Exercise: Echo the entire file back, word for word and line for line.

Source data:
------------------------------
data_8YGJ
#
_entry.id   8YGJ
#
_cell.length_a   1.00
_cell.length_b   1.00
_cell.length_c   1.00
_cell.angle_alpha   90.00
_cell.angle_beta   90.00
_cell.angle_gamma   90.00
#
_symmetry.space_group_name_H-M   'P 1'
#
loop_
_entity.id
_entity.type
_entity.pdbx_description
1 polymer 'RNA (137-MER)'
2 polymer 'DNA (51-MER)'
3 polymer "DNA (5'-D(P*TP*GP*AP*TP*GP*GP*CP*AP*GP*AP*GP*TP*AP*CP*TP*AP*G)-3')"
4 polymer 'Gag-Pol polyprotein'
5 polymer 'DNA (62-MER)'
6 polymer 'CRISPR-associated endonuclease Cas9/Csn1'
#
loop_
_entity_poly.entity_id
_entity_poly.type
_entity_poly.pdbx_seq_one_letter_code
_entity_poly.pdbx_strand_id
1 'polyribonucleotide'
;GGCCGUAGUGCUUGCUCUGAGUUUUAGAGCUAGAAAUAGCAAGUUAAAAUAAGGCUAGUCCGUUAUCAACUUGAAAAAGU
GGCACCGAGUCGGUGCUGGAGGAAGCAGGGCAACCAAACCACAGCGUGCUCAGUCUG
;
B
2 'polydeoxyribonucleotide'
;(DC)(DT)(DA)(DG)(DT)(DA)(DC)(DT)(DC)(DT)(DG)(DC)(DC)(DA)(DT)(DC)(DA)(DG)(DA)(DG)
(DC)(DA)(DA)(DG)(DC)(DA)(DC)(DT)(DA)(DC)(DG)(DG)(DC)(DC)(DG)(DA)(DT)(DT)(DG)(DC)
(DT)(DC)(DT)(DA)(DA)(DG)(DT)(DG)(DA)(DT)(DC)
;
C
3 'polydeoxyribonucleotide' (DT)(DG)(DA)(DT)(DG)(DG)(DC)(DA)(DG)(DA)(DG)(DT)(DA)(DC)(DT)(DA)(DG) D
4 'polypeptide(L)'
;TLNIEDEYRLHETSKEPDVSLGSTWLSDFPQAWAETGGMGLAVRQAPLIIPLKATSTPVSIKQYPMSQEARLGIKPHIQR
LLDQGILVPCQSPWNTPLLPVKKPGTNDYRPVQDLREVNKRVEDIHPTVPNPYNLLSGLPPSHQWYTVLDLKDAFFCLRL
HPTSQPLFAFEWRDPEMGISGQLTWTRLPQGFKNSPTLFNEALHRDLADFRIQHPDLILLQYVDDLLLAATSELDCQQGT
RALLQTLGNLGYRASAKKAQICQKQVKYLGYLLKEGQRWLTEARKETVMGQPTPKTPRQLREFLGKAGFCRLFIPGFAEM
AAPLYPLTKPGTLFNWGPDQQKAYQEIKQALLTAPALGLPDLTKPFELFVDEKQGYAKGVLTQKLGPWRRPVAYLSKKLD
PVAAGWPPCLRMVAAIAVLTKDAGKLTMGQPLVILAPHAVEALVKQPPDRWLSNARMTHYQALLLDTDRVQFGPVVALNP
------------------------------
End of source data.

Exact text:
data_8YGJ
#
_entry.id   8YGJ
#
_cell.length_a   1.00
_cell.length_b   1.00
_cell.length_c   1.00
_cell.angle_alpha   90.00
_cell.angle_beta   90.00
_cell.angle_gamma   90.00
#
_symmetry.space_group_name_H-M   'P 1'
#
loop_
_entity.id
_entity.type
_entity.pdbx_description
1 polymer 'RNA (137-MER)'
2 polymer 'DNA (51-MER)'
3 polymer "DNA (5'-D(P*TP*GP*AP*TP*GP*GP*CP*AP*GP*AP*GP*TP*AP*CP*TP*AP*G)-3')"
4 polymer 'Gag-Pol polyprotein'
5 polymer 'DNA (62-MER)'
6 polymer 'CRISPR-associated endonuclease Cas9/Csn1'
#
loop_
_entity_poly.entity_id
_entity_poly.type
_entity_poly.pdbx_seq_one_letter_code
_entity_poly.pdbx_strand_id
1 'polyribonucleotide'
;GGCCGUAGUGCUUGCUCUGAGUUUUAGAGCUAGAAAUAGCAAGUUAAAAUAAGGCUAGUCCGUUAUCAACUUGAAAAAGU
GGCACCGAGUCGGUGCUGGAGGAAGCAGGGCAACCAAACCACAGCGUGCUCAGUCUG
;
B
2 'polydeoxyribonucleotide'
;(DC)(DT)(DA)(DG)(DT)(DA)(DC)(DT)(DC)(DT)(DG)(DC)(DC)(DA)(DT)(DC)(DA)(DG)(DA)(DG)
(DC)(DA)(DA)(DG)(DC)(DA)(DC)(DT)(DA)(DC)(DG)(DG)(DC)(DC)(DG)(DA)(DT)(DT)(DG)(DC)
(DT)(DC)(DT)(DA)(DA)(DG)(DT)(DG)(DA)(DT)(DC)
;
C
3 'polydeoxyribonucleotide' (DT)(DG)(DA)(DT)(DG)(DG)(DC)(DA)(DG)(DA)(DG)(DT)(DA)(DC)(DT)(DA)(DG) D
4 'polypeptide(L)'
;TLNIEDEYRLHETSKEPDVSLGSTWLSDFPQAWAETGGMGLAVRQAPLIIPLKATSTPVSIKQYPMSQEARLGIKPHIQR
LLDQGILVPCQSPWNTPLLPVKKPGTNDYRPVQDLREVNKRVEDIHPTVPNPYNLLSGLPPSHQWYTVLDLKDAFFCLRL
HPTSQPLFAFEWRDPEMGISGQLTWTRLPQGFKNSPTLFNEALHRDLADFRIQHPDLILLQYVDDLLLAATSELDCQQGT
RALLQTLGNLGYRASAKKAQICQKQVKYLGYLLKEGQRWLTEARKETVMGQPTPKTPRQLREFLGKAGFCRLFIPGFAEM
AAPLYPLTKPGTLFNWGPDQQKAYQEIKQALLTAPALGLPDLTKPFELFVDEKQGYAKGVLTQKLGPWRRPVAYLSKKLD
PVAAGWPPCLRMVAAIAVLTKDAGKLTMGQPLVILAPHAVEALVKQPPDRWLSNARMTHYQALLLDTDRVQFGPVVALNP